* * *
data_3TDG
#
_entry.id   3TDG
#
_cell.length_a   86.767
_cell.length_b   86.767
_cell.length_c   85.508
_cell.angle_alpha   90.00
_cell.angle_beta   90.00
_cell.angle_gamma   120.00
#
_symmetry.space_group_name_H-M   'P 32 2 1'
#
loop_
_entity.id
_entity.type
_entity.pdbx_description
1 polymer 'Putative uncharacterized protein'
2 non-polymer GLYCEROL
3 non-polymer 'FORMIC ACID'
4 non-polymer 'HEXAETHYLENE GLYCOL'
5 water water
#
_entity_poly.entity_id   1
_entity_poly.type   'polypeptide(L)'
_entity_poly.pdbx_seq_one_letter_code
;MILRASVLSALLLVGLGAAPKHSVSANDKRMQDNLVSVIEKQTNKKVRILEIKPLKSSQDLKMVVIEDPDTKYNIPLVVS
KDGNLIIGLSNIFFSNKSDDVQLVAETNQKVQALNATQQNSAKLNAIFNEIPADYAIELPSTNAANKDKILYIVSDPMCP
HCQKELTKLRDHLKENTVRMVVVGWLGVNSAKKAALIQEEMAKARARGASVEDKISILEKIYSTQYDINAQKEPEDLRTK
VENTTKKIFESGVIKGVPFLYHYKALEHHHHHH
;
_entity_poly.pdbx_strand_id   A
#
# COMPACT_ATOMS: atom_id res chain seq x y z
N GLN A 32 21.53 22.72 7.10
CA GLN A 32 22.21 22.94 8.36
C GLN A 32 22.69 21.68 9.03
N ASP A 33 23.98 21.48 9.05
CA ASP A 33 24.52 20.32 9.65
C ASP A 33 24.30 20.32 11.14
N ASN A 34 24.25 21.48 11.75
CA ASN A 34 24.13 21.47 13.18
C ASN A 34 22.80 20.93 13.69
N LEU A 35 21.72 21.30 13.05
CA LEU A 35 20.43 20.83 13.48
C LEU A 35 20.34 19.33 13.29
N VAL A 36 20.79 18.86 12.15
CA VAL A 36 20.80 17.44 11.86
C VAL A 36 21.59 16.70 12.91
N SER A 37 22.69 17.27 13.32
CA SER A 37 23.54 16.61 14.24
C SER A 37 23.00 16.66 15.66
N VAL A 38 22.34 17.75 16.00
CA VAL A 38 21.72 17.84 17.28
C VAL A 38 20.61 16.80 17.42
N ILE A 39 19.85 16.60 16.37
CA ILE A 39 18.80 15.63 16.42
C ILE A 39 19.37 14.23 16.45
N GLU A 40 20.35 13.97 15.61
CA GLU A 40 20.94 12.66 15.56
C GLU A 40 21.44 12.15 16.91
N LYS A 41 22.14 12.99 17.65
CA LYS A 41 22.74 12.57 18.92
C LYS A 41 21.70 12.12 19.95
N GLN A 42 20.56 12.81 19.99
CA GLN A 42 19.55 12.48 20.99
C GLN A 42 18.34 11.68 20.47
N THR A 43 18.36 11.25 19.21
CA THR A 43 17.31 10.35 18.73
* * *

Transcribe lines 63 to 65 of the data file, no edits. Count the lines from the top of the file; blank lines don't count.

CA LYS A 41 22.74 12.57 18.92
C LYS A 41 21.70 12.12 19.95
N GLN A 42 20.56 12.81 19.99